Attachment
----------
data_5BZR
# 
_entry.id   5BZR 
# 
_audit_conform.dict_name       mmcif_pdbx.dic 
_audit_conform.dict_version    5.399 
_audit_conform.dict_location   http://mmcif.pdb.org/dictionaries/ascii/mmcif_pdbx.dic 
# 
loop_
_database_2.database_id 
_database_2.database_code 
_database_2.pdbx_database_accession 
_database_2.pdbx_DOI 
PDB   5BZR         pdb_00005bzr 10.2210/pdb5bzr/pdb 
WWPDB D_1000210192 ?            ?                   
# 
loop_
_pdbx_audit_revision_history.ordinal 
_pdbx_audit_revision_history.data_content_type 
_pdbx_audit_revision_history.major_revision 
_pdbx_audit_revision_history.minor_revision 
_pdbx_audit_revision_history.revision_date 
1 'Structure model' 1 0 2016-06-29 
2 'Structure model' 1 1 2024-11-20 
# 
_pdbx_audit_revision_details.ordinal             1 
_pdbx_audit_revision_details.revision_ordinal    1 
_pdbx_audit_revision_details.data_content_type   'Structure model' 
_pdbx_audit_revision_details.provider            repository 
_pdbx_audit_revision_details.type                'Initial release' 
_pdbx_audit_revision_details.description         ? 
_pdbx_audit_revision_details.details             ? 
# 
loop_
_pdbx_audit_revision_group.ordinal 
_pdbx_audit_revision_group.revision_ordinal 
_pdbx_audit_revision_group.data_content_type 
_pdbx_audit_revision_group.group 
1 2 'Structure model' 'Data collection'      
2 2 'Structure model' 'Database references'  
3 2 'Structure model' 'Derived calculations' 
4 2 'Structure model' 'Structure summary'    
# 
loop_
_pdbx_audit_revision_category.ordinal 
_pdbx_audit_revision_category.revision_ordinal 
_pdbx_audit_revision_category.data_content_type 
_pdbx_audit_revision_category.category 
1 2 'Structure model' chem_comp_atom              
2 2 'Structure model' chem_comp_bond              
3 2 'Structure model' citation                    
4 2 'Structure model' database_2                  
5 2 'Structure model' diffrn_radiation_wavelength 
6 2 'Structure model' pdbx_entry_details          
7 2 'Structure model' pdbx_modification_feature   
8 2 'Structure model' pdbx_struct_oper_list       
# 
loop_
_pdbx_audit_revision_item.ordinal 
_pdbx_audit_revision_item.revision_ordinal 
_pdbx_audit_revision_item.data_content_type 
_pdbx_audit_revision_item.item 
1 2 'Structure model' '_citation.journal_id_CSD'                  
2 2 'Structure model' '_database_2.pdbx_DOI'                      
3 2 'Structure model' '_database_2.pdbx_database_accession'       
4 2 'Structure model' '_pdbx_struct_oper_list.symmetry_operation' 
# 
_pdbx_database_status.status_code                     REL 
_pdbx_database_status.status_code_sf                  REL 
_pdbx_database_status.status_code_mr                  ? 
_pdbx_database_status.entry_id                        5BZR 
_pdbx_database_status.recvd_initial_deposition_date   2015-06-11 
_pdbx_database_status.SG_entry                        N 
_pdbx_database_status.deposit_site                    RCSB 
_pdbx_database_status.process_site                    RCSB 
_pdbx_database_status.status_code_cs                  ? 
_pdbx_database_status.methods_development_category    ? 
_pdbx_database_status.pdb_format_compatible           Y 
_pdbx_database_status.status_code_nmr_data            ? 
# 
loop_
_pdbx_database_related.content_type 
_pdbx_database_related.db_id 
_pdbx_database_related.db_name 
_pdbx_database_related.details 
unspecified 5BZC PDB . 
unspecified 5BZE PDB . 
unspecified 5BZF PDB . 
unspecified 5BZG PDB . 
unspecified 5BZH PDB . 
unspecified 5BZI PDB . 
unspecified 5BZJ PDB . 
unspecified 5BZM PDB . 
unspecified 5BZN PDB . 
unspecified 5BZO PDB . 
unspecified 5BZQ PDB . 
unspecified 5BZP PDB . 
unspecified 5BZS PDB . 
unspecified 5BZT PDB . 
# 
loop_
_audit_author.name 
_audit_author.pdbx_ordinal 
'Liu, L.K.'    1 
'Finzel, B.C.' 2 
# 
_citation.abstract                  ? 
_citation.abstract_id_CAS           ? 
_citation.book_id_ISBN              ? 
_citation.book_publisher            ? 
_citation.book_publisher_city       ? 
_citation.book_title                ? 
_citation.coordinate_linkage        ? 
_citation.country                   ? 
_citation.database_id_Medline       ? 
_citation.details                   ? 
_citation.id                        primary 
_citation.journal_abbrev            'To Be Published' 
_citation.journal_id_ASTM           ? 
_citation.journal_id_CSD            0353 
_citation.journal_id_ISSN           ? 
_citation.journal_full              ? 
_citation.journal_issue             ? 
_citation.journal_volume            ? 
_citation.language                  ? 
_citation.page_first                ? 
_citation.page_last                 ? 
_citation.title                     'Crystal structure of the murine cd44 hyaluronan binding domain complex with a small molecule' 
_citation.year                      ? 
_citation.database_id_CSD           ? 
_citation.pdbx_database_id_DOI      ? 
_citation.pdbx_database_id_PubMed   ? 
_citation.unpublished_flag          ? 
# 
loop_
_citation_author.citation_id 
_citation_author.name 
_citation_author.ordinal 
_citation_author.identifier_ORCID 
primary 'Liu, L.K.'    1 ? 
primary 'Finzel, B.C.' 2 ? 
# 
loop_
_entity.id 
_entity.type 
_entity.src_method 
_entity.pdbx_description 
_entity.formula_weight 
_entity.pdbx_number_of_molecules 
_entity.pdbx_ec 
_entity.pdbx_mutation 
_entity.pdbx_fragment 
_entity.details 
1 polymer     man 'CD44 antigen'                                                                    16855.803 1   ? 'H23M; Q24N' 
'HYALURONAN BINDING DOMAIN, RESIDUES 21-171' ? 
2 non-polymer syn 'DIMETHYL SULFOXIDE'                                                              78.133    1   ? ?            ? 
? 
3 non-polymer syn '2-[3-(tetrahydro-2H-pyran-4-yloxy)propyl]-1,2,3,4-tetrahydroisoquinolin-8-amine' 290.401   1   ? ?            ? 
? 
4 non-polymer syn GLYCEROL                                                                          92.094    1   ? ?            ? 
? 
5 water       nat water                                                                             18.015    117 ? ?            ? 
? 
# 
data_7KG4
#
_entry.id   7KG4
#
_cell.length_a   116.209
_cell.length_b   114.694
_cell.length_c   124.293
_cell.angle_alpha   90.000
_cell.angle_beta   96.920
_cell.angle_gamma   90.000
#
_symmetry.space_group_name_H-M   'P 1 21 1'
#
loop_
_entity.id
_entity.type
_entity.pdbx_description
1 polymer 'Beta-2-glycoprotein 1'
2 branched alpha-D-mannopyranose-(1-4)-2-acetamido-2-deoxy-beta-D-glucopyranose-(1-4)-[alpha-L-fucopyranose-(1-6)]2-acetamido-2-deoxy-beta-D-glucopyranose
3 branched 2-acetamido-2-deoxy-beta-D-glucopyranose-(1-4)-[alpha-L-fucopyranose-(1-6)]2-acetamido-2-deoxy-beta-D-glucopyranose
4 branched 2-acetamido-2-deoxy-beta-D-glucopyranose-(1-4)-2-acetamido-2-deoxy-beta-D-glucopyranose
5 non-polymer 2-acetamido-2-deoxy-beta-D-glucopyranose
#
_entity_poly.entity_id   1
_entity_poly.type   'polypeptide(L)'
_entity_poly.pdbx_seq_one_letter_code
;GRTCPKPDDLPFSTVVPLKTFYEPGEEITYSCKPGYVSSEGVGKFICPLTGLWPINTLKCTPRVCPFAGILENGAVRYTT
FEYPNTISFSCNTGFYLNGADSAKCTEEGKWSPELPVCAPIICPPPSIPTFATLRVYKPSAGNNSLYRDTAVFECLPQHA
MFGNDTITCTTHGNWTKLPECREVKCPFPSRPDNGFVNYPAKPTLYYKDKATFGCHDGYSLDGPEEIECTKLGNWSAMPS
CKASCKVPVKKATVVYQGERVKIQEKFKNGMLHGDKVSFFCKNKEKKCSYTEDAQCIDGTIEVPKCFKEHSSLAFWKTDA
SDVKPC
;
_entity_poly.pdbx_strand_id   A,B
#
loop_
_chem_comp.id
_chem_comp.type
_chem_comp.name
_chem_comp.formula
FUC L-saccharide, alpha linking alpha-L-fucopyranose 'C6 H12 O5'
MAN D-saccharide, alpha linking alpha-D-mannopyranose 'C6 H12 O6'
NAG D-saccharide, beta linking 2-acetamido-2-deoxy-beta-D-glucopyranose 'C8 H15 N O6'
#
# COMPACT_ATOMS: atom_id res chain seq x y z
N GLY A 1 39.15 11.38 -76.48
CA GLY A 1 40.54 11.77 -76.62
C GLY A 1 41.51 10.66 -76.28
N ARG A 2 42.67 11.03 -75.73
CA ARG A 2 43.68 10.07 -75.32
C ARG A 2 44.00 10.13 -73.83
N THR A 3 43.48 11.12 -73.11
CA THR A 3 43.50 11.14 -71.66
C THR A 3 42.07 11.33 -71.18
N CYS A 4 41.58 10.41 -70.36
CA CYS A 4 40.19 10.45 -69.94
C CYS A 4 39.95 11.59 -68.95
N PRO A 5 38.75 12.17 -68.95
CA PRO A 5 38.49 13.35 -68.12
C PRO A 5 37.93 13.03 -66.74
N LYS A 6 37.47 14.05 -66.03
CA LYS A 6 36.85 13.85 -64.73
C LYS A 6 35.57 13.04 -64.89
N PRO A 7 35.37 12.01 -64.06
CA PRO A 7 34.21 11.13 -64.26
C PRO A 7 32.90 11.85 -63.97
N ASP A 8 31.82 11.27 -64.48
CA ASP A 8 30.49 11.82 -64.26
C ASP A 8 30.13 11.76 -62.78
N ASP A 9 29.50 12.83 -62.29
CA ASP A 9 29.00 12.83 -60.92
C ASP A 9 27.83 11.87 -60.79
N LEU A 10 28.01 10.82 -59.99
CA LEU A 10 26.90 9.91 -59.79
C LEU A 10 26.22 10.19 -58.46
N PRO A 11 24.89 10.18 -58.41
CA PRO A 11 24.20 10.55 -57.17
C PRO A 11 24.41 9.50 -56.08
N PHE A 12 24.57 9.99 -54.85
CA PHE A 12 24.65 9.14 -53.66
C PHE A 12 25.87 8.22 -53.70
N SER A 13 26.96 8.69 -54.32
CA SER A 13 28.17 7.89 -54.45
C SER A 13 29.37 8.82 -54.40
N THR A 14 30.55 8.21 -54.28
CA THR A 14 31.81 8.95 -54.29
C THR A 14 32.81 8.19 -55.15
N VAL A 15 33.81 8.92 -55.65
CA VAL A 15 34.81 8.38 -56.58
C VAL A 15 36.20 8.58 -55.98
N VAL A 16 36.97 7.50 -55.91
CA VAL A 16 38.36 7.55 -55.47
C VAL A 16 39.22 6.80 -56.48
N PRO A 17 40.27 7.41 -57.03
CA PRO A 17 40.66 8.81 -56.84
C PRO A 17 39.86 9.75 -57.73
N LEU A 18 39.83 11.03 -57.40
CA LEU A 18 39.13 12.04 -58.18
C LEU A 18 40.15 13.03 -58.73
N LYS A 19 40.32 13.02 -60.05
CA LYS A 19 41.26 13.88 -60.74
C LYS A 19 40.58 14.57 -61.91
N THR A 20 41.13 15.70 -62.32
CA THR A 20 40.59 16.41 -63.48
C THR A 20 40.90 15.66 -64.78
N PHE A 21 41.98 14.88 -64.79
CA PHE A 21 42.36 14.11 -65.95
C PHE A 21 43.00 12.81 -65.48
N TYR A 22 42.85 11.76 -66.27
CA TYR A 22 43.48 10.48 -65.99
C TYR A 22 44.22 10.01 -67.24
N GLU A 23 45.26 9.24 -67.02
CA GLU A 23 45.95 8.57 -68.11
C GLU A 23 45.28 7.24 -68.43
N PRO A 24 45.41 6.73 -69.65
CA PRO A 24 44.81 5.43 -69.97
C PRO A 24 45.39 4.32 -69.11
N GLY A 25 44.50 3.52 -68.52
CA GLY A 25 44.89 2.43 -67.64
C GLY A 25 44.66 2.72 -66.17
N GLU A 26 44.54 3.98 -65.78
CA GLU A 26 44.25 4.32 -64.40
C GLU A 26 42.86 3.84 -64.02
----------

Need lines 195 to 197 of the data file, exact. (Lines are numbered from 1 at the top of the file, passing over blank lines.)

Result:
SDVKPC
;
_entity_poly.pdbx_strand_id   A,B